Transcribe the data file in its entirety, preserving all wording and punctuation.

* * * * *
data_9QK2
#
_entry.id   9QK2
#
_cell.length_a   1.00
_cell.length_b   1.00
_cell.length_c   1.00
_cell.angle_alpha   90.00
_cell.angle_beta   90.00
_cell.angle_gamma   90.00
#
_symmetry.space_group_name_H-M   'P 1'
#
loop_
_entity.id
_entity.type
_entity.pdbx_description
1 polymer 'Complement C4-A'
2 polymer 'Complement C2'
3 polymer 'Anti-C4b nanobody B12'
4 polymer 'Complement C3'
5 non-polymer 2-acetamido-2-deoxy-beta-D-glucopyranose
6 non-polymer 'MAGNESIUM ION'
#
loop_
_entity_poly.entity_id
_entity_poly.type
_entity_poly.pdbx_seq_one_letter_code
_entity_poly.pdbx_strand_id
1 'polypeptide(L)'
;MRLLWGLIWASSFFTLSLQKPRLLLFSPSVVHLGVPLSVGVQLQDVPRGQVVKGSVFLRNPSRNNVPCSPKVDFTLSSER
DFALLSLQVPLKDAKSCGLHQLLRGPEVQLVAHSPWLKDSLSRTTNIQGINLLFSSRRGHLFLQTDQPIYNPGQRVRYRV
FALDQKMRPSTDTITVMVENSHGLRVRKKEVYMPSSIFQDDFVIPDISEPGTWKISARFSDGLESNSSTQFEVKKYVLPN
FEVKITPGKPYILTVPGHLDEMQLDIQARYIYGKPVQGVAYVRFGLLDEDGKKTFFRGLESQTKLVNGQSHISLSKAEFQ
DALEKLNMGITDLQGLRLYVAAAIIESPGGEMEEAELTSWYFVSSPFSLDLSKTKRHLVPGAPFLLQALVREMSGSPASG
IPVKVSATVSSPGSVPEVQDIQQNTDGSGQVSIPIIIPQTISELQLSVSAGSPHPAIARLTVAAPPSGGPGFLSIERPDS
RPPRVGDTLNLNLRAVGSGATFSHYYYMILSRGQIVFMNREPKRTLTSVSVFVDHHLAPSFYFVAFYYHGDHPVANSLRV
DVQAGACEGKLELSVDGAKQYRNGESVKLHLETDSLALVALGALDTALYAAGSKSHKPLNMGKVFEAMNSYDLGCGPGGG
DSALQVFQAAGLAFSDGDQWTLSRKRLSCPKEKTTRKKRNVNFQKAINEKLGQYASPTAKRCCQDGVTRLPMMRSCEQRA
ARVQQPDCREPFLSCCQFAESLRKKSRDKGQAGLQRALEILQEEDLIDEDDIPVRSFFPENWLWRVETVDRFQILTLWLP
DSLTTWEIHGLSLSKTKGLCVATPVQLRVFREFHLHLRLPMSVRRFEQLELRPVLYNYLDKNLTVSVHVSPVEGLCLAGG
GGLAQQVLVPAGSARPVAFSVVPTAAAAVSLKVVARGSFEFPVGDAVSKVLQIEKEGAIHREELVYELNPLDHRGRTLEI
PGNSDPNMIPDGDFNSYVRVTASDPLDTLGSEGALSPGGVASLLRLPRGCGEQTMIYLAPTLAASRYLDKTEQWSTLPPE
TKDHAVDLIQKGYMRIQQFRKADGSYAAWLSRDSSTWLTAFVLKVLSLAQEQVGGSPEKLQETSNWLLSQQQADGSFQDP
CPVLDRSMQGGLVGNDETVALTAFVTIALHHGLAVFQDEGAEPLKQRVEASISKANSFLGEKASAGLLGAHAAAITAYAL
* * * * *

data_9QK2
#
_entry.id   9QK2
#
_cell.length_a   1.00
_cell.length_b   1.00
_cell.length_c   1.00
_cell.angle_alpha   90.00
_cell.angle_beta   90.00
_cell.angle_gamma   90.00
#
_symmetry.space_group_name_H-M   'P 1'
#
loop_
_entity.id
_entity.type
_entity.pdbx_description
1 polymer 'Complement C4-A'
2 polymer 'Complement C2'
3 polymer 'Anti-C4b nanobody B12'
4 polymer 'Complement C3'
5 non-polymer 2-acetamido-2-deoxy-beta-D-glucopyranose
6 non-polymer 'MAGNESIUM ION'
#
loop_
_entity_poly.entity_id
_entity_poly.type
_entity_poly.pdbx_seq_one_letter_code
_entity_poly.pdbx_strand_id
1 'polypeptide(L)'
;MRLLWGLIWASSFFTLSLQKPRLLLFSPSVVHLGVPLSVGVQLQDVPRGQVVKGSVFLRNPSRNNVPCSPKVDFTLSSER
DFALLSLQVPLKDAKSCGLHQLLRGPEVQLVAHSPWLKDSLSRTTNIQGINLLFSSRRGHLFLQTDQPIYNPGQRVRYRV
FALDQKMRPSTDTITVMVENSHGLRVRKKEVYMPSSIFQDDFVIPDISEPGTWKISARFSDGLESNSSTQFEVKKYVLPN
FEVKITPGKPYILTVPGHLDEMQLDIQARYIYGKPVQGVAYVRFGLLDEDGKKTFFRGLESQTKLVNGQSHISLSKAEFQ
DALEKLNMGITDLQGLRLYVAAAIIESPGGEMEEAELTSWYFVSSPFSLDLSKTKRHLVPGAPFLLQALVREMSGSPASG
IPVKVSATVSSPGSVPEVQDIQQNTDGSGQVSIPIIIPQTISELQLSVSAGSPHPAIARLTVAAPPSGGPGFLSIERPDS
RPPRVGDTLNLNLRAVGSGATFSHYYYMILSRGQIVFMNREPKRTLTSVSVFVDHHLAPSFYFVAFYYHGDHPVANSLRV
DVQAGACEGKLELSVDGAKQYRNGESVKLHLETDSLALVALGALDTALYAAGSKSHKPLNMGKVFEAMNSYDLGCGPGGG
DSALQVFQAAGLAFSDGDQWTLSRKRLSCPKEKTTRKKRNVNFQKAINEKLGQYASPTAKRCCQDGVTRLPMMRSCEQRA
ARVQQPDCREPFLSCCQFAESLRKKSRDKGQAGLQRALEILQEEDLIDEDDIPVRSFFPENWLWRVETVDRFQILTLWLP
DSLTTWEIHGLSLSKTKGLCVATPVQLRVFREFHLHLRLPMSVRRFEQLELRPVLYNYLDKNLTVSVHVSPVEGLCLAGG
GGLAQQVLVPAGSARPVAFSVVPTAAAAVSLKVVARGSFEFPVGDAVSKVLQIEKEGAIHREELVYELNPLDHRGRTLEI
PGNSDPNMIPDGDFNSYVRVTASDPLDTLGSEGALSPGGVASLLRLPRGCGEQTMIYLAPTLAASRYLDKTEQWSTLPPE
TKDHAVDLIQKGYMRIQQFRKADGSYAAWLSRDSSTWLTAFVLKVLSLAQEQVGGSPEKLQETSNWLLSQQQADGSFQDP
CPVLDRSMQGGLVGNDETVALTAFVTIALHHGLAVFQDEGAEPLKQRVEASISKANSFLGEKASAGLLGAHAAAITAYAL